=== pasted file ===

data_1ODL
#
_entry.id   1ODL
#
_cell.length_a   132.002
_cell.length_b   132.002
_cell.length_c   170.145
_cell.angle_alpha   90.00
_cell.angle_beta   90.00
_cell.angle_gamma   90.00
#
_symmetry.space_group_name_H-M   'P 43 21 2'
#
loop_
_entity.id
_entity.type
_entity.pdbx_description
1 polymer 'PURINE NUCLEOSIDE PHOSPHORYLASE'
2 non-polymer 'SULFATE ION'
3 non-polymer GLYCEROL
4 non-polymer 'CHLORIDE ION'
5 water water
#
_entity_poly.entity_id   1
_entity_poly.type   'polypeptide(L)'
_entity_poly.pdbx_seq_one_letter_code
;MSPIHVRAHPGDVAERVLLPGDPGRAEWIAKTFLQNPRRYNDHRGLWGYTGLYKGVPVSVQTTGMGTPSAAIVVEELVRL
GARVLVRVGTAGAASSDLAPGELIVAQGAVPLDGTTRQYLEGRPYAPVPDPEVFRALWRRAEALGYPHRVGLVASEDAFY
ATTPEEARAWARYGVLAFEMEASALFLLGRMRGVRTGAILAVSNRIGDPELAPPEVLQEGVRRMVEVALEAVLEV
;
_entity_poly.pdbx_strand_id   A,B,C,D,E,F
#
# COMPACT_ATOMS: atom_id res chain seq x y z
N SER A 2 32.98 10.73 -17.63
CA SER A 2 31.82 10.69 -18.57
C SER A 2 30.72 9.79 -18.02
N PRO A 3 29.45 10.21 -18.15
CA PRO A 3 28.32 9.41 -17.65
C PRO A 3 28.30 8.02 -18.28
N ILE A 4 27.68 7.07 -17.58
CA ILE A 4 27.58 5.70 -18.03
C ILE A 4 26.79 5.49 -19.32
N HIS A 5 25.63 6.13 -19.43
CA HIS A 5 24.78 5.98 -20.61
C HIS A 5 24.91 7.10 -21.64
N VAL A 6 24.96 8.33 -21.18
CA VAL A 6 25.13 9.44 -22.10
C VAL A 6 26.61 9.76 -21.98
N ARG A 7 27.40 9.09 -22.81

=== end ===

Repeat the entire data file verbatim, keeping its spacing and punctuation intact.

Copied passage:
data_1ODL
#
_entry.id   1ODL
#
_cell.length_a   132.002
_cell.length_b   132.002
_cell.length_c   170.145
_cell.angle_alpha   90.00
_cell.angle_beta   90.00
_cell.angle_gamma   90.00
#
_symmetry.space_group_name_H-M   'P 43 21 2'
#
loop_
_entity.id
_entity.type
_entity.pdbx_description
1 polymer 'PURINE NUCLEOSIDE PHOSPHORYLASE'
2 non-polymer 'SULFATE ION'
3 non-polymer GLYCEROL
4 non-polymer 'CHLORIDE ION'
5 water water
#
_entity_poly.entity_id   1
_entity_poly.type   'polypeptide(L)'
_entity_poly.pdbx_seq_one_letter_code
;MSPIHVRAHPGDVAERVLLPGDPGRAEWIAKTFLQNPRRYNDHRGLWGYTGLYKGVPVSVQTTGMGTPSAAIVVEELVRL
GARVLVRVGTAGAASSDLAPGELIVAQGAVPLDGTTRQYLEGRPYAPVPDPEVFRALWRRAEALGYPHRVGLVASEDAFY
ATTPEEARAWARYGVLAFEMEASALFLLGRMRGVRTGAILAVSNRIGDPELAPPEVLQEGVRRMVEVALEAVLEV
;
_entity_poly.pdbx_strand_id   A,B,C,D,E,F
#
# COMPACT_ATOMS: atom_id res chain seq x y z
N SER A 2 32.98 10.73 -17.63
CA SER A 2 31.82 10.69 -18.57
C SER A 2 30.72 9.79 -18.02
N PRO A 3 29.45 10.21 -18.15
CA PRO A 3 28.32 9.41 -17.65
C PRO A 3 28.30 8.02 -18.28
N ILE A 4 27.68 7.07 -17.58
CA ILE A 4 27.58 5.70 -18.03
C ILE A 4 26.79 5.49 -19.32
N HIS A 5 25.63 6.13 -19.43
CA HIS A 5 24.78 5.98 -20.61
C HIS A 5 24.91 7.10 -21.64
N VAL A 6 24.96 8.33 -21.18
CA VAL A 6 25.13 9.44 -22.10
C VAL A 6 26.61 9.76 -21.98
N ARG A 7 27.40 9.09 -22.81